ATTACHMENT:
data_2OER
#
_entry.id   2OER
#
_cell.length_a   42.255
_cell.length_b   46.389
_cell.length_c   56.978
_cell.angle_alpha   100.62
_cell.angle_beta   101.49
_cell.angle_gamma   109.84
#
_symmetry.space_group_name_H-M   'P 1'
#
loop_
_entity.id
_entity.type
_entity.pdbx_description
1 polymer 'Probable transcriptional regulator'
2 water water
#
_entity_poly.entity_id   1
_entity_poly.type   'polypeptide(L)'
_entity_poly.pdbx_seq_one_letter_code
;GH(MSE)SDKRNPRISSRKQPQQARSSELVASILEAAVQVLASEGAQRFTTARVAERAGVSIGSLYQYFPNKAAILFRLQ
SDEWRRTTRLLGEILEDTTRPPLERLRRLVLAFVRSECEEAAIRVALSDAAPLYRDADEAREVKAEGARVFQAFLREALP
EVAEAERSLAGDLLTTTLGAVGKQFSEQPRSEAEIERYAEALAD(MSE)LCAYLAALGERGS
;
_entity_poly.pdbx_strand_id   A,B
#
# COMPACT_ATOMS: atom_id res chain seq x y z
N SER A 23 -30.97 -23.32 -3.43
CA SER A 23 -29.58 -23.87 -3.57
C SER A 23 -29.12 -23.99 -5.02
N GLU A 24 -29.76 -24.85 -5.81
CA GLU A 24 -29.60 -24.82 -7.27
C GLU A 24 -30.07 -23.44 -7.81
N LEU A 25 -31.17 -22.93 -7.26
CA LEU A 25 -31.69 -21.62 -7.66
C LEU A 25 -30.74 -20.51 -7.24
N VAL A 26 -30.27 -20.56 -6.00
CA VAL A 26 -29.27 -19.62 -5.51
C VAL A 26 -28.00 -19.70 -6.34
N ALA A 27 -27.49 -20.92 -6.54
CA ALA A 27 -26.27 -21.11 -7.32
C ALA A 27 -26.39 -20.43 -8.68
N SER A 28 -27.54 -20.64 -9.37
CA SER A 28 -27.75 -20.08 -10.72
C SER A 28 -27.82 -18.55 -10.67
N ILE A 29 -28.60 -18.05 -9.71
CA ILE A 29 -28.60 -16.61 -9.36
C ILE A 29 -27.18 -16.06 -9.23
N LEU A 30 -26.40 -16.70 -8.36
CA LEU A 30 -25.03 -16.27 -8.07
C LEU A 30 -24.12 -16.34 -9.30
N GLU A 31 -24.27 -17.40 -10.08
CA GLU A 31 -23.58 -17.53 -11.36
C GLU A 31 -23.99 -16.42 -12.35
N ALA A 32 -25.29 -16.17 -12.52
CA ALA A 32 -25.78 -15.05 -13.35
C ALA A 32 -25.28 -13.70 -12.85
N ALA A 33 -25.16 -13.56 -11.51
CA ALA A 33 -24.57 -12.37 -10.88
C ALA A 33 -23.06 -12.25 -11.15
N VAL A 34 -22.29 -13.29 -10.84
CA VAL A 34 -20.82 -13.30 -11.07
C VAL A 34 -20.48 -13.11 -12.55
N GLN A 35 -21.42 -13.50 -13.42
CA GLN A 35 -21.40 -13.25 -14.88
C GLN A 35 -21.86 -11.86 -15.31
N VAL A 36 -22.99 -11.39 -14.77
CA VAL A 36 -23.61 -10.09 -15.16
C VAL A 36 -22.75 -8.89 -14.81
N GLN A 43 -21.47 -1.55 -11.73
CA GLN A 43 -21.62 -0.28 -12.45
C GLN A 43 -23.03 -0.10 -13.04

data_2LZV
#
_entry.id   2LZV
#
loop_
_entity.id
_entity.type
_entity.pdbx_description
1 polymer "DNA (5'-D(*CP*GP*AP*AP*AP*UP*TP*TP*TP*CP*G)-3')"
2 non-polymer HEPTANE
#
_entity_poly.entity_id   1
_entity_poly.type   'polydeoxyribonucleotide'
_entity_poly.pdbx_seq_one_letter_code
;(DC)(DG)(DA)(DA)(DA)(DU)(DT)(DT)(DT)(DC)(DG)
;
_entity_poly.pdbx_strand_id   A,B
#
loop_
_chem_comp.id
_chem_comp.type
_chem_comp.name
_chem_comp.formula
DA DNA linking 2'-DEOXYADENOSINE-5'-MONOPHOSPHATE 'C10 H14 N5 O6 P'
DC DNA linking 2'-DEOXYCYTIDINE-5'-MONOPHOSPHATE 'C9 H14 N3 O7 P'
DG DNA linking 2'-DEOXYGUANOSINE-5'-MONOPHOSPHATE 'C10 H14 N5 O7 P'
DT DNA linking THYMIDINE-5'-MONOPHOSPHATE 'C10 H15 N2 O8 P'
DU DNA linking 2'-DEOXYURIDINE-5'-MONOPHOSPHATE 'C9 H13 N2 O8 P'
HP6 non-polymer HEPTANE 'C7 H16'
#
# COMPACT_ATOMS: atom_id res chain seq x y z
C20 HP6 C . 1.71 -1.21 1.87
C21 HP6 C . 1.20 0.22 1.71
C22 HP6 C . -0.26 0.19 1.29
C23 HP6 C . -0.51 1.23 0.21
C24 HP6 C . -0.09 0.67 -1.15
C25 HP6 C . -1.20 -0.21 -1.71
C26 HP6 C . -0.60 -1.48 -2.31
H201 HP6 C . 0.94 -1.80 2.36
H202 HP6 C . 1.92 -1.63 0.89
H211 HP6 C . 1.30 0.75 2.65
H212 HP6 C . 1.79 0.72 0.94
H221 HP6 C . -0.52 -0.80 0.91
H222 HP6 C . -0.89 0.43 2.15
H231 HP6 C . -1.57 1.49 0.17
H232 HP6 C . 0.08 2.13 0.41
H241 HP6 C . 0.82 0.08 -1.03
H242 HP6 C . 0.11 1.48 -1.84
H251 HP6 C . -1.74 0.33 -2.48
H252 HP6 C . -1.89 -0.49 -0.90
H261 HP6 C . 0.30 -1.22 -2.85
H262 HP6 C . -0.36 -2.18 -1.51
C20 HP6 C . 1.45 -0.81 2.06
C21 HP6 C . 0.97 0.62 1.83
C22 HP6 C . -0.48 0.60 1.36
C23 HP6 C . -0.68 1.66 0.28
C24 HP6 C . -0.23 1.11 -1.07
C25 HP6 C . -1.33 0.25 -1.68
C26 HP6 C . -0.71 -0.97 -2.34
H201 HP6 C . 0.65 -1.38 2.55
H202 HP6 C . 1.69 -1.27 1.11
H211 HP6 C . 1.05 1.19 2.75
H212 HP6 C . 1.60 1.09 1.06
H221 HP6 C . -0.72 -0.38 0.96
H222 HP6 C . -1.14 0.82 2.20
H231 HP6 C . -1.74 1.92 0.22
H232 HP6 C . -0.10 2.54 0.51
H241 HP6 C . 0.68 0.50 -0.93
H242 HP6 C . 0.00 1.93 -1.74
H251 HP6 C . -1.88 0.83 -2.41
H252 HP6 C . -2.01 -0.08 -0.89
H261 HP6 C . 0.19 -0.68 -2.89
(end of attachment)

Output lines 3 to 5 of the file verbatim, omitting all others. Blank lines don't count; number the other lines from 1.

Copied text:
_entry.id   2OER
#
_cell.length_a   42.255